• Question: What works have you done. What positive impact have your works had on the society.

    Asked by anon-290040 on 27 Mar 2021. This question was also asked by anon-290039, anon-290065.
    • Photo: Alex Baxendale

      Alex Baxendale answered on 24 Mar 2021:

      So far my work has found that listening to instructions instead of reading them makes people with high anxiety perform better, so if someone is very anxious then you should help them by giving them instructions they can hear.
      We followed this work up by testing people with math anxiety and got them to do math equations whilst reading instructions out loud, or doing everything in silence – we found that reading instructions out loud helped everyone to do better, with even bigger benefits for people with anxiety!
      We’re hoping that with some more work we can help people struggling in school and in their every day lives!

    • Photo: anon

      anon answered on 24 Mar 2021:

      Whilst I have yet to finish my current experiments, I reall hope and and optimistic that my research can really benefit a large portion of young people and their families in helping prevent, detect and treat serious mental illness (namely schizophrenia). I hope this can impact society in a positive way!

    • Photo: Dennis Relojo-Howell

      Dennis Relojo-Howell answered on 24 Mar 2021:

      Hi kept430hmm. As a PhD student, I’d say I haven’t made an impact yet with my work. I’m in the early stages of my research.

      As an online content creator, I feel that I’m sort of offering something of value to the field of psychology by making it accessible to the wider public. My online psychology magazine (https://www.psychreg.org) is read by more than 250,000 people each month; while my YouTube channel (https://www.youtube.com/psychreg) has more than 22K subscribers.

      If some of my digital contents becomes a useful resource for people who are interested in psychology, then I know I have built a simple legacy. I will die a satisfied scientist.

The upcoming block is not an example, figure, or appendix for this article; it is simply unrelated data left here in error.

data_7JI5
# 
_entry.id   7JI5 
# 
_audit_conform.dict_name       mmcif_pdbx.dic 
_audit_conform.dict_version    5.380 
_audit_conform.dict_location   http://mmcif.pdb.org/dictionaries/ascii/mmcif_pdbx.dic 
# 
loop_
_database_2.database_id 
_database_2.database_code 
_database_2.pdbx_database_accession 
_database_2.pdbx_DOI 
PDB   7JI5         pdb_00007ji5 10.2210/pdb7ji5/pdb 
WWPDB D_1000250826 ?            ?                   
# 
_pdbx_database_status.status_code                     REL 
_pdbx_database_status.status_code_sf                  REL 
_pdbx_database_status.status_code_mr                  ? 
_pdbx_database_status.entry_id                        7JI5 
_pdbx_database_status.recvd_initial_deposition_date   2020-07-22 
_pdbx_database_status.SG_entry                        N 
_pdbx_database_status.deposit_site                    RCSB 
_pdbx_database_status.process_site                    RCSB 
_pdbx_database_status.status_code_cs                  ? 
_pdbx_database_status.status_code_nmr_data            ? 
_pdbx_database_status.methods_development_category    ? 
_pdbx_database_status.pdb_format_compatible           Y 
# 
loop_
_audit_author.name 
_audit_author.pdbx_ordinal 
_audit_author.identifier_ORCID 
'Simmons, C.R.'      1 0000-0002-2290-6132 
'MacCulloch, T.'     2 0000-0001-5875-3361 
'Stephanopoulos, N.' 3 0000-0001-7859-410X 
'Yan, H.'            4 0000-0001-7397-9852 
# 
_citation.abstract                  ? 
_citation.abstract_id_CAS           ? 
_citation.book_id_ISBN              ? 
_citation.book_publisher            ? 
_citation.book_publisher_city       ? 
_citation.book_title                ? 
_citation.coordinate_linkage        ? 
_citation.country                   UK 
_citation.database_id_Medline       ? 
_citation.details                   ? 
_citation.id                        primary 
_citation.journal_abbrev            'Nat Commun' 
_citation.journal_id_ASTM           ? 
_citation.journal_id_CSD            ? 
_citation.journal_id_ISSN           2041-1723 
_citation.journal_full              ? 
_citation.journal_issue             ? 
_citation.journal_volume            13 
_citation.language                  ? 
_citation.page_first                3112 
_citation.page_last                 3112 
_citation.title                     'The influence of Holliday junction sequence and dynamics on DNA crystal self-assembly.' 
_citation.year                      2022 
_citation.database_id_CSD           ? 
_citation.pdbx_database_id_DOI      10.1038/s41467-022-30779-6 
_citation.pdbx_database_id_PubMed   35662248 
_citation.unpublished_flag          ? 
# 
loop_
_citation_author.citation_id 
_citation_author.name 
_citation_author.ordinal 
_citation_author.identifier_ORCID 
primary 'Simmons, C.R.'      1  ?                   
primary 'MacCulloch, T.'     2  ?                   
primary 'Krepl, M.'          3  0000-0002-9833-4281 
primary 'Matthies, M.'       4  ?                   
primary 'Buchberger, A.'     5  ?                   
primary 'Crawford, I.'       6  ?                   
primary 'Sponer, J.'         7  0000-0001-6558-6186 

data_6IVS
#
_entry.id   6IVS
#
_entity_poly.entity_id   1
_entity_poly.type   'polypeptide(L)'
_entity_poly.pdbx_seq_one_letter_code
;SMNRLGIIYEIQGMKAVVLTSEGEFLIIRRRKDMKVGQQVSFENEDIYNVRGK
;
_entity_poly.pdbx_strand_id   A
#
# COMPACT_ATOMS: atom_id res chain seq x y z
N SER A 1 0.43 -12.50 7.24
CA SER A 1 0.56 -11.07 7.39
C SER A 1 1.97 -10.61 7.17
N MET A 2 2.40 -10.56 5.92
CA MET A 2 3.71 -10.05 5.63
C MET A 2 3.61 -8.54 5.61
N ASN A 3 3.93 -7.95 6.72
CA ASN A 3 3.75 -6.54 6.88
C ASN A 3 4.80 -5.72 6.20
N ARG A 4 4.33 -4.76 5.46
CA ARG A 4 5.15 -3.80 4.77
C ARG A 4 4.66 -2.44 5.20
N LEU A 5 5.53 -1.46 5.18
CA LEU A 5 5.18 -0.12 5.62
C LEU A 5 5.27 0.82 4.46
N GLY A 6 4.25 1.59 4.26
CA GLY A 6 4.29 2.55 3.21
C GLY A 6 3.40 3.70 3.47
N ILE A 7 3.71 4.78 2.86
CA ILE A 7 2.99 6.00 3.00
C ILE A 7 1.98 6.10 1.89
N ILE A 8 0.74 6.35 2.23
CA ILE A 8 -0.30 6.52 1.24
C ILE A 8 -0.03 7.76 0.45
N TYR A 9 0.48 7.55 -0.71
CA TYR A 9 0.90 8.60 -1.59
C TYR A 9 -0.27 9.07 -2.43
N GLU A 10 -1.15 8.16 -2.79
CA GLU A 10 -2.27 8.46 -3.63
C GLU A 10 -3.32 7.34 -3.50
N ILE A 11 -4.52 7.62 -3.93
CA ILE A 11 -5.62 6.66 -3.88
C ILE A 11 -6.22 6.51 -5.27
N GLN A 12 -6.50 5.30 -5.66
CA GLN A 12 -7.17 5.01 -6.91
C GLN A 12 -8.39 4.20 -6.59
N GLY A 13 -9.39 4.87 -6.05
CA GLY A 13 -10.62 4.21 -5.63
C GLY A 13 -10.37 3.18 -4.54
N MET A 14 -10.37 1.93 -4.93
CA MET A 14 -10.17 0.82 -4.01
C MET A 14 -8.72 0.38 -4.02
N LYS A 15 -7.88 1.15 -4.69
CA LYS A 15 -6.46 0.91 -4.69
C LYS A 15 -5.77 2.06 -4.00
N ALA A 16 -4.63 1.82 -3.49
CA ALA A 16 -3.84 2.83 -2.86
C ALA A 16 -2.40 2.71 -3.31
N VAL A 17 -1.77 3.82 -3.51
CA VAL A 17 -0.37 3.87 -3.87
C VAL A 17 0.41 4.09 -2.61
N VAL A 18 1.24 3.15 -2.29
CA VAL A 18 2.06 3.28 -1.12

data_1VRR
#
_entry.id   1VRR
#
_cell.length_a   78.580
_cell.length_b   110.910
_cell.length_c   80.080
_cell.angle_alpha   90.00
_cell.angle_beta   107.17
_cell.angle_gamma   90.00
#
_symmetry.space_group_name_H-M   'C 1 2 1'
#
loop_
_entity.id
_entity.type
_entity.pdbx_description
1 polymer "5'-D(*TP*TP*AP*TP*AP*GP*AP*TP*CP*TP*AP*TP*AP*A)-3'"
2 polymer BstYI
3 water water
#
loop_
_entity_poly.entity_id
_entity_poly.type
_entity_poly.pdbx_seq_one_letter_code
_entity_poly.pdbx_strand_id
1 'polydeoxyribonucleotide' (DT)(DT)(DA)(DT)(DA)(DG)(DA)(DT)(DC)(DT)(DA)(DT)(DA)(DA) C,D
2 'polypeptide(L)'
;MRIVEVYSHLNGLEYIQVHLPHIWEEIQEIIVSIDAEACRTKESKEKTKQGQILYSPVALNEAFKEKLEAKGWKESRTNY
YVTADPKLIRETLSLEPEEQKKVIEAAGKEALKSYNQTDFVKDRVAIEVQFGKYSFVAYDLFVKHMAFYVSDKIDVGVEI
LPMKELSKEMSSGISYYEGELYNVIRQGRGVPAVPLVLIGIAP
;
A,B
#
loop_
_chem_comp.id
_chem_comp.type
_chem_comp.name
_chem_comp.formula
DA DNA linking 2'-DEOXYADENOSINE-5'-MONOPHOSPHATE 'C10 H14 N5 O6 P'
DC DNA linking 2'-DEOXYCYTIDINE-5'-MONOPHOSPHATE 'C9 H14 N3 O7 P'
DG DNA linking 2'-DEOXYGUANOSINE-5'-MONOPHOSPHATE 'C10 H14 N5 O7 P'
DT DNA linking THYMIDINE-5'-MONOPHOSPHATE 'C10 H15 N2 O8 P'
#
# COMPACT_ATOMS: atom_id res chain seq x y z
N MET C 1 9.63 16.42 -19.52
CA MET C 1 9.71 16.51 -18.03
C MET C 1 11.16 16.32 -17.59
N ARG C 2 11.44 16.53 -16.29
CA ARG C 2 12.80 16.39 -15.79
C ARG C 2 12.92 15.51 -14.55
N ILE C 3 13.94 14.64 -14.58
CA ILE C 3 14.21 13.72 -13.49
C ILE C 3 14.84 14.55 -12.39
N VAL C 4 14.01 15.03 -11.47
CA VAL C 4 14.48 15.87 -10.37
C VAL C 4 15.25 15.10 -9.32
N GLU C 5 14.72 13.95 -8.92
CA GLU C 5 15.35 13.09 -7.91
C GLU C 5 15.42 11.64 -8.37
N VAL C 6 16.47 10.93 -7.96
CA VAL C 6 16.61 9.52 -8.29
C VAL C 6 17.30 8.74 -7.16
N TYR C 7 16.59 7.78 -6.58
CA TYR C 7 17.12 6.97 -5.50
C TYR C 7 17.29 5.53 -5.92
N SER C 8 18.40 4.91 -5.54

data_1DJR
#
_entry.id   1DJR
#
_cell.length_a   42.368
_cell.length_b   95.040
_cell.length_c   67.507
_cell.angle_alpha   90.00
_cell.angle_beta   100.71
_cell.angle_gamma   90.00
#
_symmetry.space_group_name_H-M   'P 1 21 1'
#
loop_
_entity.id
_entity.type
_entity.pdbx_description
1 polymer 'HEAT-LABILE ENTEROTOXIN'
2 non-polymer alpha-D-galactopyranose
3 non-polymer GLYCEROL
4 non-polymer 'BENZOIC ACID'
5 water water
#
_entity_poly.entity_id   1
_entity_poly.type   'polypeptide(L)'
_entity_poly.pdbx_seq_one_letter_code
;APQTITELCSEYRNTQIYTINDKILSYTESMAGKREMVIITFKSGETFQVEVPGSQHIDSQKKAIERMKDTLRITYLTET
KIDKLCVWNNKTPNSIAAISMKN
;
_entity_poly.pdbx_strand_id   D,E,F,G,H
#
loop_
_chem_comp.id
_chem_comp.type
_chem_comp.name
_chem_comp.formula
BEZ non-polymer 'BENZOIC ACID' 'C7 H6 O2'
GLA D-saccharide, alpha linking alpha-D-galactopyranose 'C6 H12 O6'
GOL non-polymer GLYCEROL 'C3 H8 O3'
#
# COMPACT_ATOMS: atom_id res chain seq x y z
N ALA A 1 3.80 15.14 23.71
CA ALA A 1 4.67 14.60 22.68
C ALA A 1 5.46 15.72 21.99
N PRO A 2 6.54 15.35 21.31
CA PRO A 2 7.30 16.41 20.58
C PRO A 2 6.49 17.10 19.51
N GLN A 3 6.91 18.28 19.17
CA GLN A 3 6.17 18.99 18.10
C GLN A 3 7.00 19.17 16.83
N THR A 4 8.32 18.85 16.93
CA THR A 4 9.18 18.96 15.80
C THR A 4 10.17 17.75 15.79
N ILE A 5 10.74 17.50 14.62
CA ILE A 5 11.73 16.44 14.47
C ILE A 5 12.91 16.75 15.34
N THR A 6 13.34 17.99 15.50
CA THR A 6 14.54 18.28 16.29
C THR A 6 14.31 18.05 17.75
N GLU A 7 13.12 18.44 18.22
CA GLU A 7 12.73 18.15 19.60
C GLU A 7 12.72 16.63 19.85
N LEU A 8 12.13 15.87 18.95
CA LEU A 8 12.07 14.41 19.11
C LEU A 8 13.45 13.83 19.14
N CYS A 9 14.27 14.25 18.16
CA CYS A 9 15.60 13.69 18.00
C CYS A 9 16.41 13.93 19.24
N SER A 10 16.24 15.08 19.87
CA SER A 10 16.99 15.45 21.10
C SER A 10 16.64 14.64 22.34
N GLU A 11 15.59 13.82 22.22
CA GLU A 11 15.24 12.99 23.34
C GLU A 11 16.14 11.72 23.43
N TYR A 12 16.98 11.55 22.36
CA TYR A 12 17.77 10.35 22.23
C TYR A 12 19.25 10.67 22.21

• Photo: Harry Piper

      Harry Piper answered on 24 Mar 2021:

      Hi! This is a great question! Impact is so important in science! I’ve been working with North Wales Police (NWP) exploring threat detection and have been investigating differences between the general population and police members. We found that police are more accurate (but still under predict violence). However, as years of experience in the police increase, the level of threat increases, which is the opposite to what we find with the general population (detect less threat). This can impact scrutiny boards when considering if police action was appropriate and we are also aiming to create a tool. If you’ve done your driving theory test, imagine something like that. Clicking when threat is presented. We could also use pictures rather than videos (or both) as well as written scenarios and assess decision making on what action is appropriate. This could influence lots of different things – training, policy, decision making and more!

    • Photo: Amrita Bains

      Amrita Bains answered on 24 Mar 2021:

      Hi this is great question! I always hope that there is a way to make sure that my experiments can make an impact on society and can provide practical benefits in the real world. My work looks at reading motivation and at the moment I am trying to establish how we can measure motivation without having to use questionnaires (as this can lead to bias or people may not always tell the truth) and hopefully by having a good measure of motivation we can begin to learn how to improve it for reading. With the experiments I am running I am also working with the Reading Agency which is a charity that focuses on bringing reading to different people in different places for example in libraries and schools

    • Photo: Lisa Orchard

      Lisa Orchard answered on 24 Mar 2021:

      I have been researching the best ways to use social media for breastfeeding support. I have been working with breastfeeding charities to help improve their online content, and hope that I can help social media a more positive environment.